2013 Annual Science Report
University of Wisconsin Reporting | SEP 2012 – AUG 2013
Project 2D: Catalytic Roles of Microbes in Dolomite Crystallization in a Modern Hypersaline Lake
A key question is if the presence of Mg-bearing carbonates, such as dolomite or proto-dolomite, by itself, represents a biosignature. This proposal is based on the observation that inorganic precipitation of Mg-bearing carbonates is difficult in laboratory settings, possibly reflecting the high Mg dehydration energies in aqueous solutions. New work shows that microbial extracellular polymeric substances substance (EPS) from halophylic archaea from a hypersaline lake can catalyze disordered dolomite precipitation at low-temperature. Mg-rich dolomite can form at 40 degree C. No dolomite precipitates from solutions without the biomass. Low-temperature dolomite with wide range of compositions may therefore be used as a biosignature.
Modern dolomite is observed to form in hypersaline and alkaline marine environments. Such modern dolomite precipitation is commonly attributed to microbial mediation. In order to understand the roles of microbes in mediating dolomite precipitation, we use the biomass collected from Deep Springs Lake in California in dolomite precipitation systems. The biomass in the lake is dominated by micro-organisms of Halorhabdus (archaea, the major one in the biomass), and Halobacteroides halobius. The micro-organisms live between sedeimt mud and top sulfate salt layer (Fig. 1). Halorhabdus cuases red color of the surface the lake.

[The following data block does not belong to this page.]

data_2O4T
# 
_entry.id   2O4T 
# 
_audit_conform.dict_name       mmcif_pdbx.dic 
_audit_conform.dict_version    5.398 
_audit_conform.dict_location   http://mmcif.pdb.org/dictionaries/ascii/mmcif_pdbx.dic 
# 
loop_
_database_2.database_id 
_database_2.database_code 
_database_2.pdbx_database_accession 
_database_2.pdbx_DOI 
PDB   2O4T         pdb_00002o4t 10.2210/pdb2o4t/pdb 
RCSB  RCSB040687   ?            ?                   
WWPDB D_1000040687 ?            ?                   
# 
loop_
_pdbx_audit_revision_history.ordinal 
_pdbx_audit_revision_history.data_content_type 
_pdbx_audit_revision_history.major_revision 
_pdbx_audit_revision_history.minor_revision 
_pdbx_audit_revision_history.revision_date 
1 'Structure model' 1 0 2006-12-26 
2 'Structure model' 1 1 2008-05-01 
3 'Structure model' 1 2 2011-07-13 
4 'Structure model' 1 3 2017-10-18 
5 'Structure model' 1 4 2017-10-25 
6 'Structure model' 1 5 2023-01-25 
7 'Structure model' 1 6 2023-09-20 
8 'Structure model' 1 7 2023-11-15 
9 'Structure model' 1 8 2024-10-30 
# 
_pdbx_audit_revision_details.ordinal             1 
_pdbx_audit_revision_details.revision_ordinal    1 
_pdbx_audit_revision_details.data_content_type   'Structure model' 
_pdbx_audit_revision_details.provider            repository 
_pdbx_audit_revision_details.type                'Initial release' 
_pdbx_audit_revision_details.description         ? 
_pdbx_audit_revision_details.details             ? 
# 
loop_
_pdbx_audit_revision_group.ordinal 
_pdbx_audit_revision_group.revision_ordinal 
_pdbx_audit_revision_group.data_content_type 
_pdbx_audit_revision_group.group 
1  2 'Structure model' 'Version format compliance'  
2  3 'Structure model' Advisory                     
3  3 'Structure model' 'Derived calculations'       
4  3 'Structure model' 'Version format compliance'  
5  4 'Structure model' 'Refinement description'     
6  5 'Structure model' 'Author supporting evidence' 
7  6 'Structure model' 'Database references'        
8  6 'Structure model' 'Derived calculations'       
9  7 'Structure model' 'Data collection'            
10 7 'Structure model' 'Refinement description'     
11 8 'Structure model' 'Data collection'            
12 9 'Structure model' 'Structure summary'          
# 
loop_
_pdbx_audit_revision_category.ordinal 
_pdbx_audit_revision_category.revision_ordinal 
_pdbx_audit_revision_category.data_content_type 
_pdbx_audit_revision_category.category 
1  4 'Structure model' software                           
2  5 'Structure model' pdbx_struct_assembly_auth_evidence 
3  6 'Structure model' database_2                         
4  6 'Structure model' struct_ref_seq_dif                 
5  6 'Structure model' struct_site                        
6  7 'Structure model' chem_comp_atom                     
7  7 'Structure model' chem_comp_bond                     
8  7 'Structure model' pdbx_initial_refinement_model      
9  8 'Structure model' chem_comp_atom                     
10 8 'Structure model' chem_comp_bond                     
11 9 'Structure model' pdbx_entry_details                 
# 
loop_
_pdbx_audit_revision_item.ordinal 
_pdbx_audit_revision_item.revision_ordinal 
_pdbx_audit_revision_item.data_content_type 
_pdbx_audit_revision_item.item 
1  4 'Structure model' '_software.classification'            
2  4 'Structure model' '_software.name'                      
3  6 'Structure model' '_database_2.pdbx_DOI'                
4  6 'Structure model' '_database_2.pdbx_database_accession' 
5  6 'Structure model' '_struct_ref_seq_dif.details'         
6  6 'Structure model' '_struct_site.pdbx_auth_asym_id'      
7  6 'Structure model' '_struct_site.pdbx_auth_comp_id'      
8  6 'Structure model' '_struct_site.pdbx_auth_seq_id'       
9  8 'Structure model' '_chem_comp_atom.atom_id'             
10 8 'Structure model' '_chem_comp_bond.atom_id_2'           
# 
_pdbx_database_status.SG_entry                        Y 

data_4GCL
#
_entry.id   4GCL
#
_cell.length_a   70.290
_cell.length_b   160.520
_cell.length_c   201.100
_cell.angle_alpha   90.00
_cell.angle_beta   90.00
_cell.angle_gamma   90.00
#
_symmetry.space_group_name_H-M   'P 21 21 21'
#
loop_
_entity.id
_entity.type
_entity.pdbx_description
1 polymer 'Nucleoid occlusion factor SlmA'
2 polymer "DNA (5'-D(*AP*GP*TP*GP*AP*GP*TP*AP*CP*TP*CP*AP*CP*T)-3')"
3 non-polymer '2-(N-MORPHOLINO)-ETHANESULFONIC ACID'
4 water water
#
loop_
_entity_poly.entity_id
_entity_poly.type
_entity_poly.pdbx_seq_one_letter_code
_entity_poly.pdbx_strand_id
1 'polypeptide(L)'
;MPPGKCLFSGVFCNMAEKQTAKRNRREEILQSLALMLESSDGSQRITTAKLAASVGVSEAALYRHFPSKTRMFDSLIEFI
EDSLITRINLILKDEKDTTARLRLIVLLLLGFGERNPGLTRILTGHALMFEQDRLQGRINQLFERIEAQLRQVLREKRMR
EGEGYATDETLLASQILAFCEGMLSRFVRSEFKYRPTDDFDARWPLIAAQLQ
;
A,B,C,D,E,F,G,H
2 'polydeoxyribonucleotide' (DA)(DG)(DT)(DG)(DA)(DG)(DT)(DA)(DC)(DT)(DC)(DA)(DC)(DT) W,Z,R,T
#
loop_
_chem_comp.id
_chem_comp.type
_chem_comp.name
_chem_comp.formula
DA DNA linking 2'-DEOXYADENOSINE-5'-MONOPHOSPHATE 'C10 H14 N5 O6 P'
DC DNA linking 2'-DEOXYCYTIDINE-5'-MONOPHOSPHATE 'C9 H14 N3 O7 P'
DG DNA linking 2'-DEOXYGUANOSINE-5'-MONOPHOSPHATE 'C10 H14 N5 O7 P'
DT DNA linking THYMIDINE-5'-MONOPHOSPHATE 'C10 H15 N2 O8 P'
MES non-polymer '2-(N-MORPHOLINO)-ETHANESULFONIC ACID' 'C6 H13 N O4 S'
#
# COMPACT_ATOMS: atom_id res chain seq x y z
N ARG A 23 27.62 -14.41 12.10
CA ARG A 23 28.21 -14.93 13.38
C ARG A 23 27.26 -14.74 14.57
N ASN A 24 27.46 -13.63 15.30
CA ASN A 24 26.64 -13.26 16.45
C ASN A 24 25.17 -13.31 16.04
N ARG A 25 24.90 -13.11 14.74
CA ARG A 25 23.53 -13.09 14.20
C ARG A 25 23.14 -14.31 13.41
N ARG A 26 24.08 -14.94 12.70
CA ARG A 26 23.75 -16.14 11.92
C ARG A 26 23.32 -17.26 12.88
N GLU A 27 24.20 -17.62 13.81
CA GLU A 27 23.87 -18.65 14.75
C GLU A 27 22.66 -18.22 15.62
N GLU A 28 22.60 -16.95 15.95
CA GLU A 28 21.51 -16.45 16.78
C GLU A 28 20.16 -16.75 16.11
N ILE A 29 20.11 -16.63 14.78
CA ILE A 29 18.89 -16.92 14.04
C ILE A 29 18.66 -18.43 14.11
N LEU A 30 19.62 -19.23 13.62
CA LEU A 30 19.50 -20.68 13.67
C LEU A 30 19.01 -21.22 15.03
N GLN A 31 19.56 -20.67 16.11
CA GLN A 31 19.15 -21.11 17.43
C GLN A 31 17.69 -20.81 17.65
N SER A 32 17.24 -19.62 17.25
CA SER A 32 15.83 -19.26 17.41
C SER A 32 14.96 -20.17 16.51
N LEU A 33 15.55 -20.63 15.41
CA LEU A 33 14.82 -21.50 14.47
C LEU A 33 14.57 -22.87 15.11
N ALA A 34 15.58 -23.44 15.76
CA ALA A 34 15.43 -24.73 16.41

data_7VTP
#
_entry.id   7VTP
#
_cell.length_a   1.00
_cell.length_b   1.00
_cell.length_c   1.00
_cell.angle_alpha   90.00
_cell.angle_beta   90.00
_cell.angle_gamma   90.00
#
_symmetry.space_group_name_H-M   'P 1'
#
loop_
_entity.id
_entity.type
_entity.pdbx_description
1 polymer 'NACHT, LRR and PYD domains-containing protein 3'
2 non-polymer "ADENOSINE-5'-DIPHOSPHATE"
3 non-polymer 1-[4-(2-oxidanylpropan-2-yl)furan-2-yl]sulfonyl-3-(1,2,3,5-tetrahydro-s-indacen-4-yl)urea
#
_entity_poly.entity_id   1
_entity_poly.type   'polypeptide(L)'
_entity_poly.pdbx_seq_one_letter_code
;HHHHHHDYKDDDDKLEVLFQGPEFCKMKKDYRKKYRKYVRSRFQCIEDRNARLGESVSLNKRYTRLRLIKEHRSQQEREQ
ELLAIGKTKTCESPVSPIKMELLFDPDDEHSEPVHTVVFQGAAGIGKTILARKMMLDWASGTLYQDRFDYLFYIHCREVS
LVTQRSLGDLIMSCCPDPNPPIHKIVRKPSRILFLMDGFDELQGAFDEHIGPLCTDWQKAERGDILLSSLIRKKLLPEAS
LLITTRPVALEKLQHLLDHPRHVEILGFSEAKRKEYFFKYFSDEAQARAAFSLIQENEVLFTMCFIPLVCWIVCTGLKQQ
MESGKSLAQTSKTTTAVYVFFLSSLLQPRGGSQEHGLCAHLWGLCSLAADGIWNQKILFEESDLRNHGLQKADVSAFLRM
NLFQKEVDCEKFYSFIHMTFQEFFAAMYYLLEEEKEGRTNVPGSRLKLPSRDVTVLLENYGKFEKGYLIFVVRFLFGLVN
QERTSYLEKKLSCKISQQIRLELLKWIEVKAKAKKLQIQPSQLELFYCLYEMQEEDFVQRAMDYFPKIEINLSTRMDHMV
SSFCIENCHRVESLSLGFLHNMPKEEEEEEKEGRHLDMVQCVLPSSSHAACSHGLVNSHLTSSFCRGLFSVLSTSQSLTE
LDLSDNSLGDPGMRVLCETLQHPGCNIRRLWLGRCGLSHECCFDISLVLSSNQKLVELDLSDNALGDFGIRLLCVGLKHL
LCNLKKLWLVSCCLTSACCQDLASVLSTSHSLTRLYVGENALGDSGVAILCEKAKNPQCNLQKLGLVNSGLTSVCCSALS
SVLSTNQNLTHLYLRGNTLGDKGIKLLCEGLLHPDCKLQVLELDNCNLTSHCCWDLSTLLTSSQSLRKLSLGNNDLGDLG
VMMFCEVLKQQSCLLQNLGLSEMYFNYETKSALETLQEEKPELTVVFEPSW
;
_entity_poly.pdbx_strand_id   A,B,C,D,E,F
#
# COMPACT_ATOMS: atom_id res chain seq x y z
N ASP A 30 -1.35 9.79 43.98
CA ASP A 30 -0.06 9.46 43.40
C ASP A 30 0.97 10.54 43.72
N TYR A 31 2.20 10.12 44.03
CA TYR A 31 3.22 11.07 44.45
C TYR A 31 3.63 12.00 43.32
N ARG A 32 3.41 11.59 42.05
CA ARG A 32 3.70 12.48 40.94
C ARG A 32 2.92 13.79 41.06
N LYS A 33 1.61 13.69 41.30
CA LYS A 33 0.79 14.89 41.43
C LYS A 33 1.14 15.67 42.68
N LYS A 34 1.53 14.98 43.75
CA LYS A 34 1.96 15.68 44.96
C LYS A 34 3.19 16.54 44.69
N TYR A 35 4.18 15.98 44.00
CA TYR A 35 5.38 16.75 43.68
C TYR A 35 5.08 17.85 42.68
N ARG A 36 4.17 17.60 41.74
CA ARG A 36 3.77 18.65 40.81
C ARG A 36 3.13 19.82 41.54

Our experimental results prove that disordered dolomite can be synthesized at low temperature using the biomass collected from Deep Springs Lake. Based on the glycosyl composition analysis of the biomass, about ten monosaccharides were detected with glucose, ribose and xylose as the most abundant. These bacterially derived extracellular polymeric substances (EPS) might play a crucial role in dolomite precipitation. It is proposed that polysaccharides can be adsorbed on Ca-Mg carbonate surfaces through hydrogen bonding, and weaken the chemical bonding between Mg and water molecules, which can enhance Mg incorporation into carbonate, therefore contribute to the growth of disordered dolomite.
XRD patterns of synthesized HMC (high-magnesium calcite) and disordered dolomite demonstrate that there is a positive relationship between biomass concentration and mole percent of MgCO3 in the precipitates. No dolomite precipitates from solutions without biomass. The Mg2+/Ca2+ ratio from initial solution and temperature also have strong effects on synthesized dolomite based on our experiments. EDS results demonstrate Mg:Ca ratio of precipitates could be as high as 45% under room temperature and 60% under 40°C. TEM images reveal that synthesized dolomites are nano-crystals with similar crystallographic orientations.
PROJECT MEMBERS:Eric Roden
RELATED OBJECTIVES:Objective 6.1
Effects of environmental changes on microbial ecosystems
Biosignatures to be sought in Solar System materials
Biosignatures to be sought in nearby planetary systems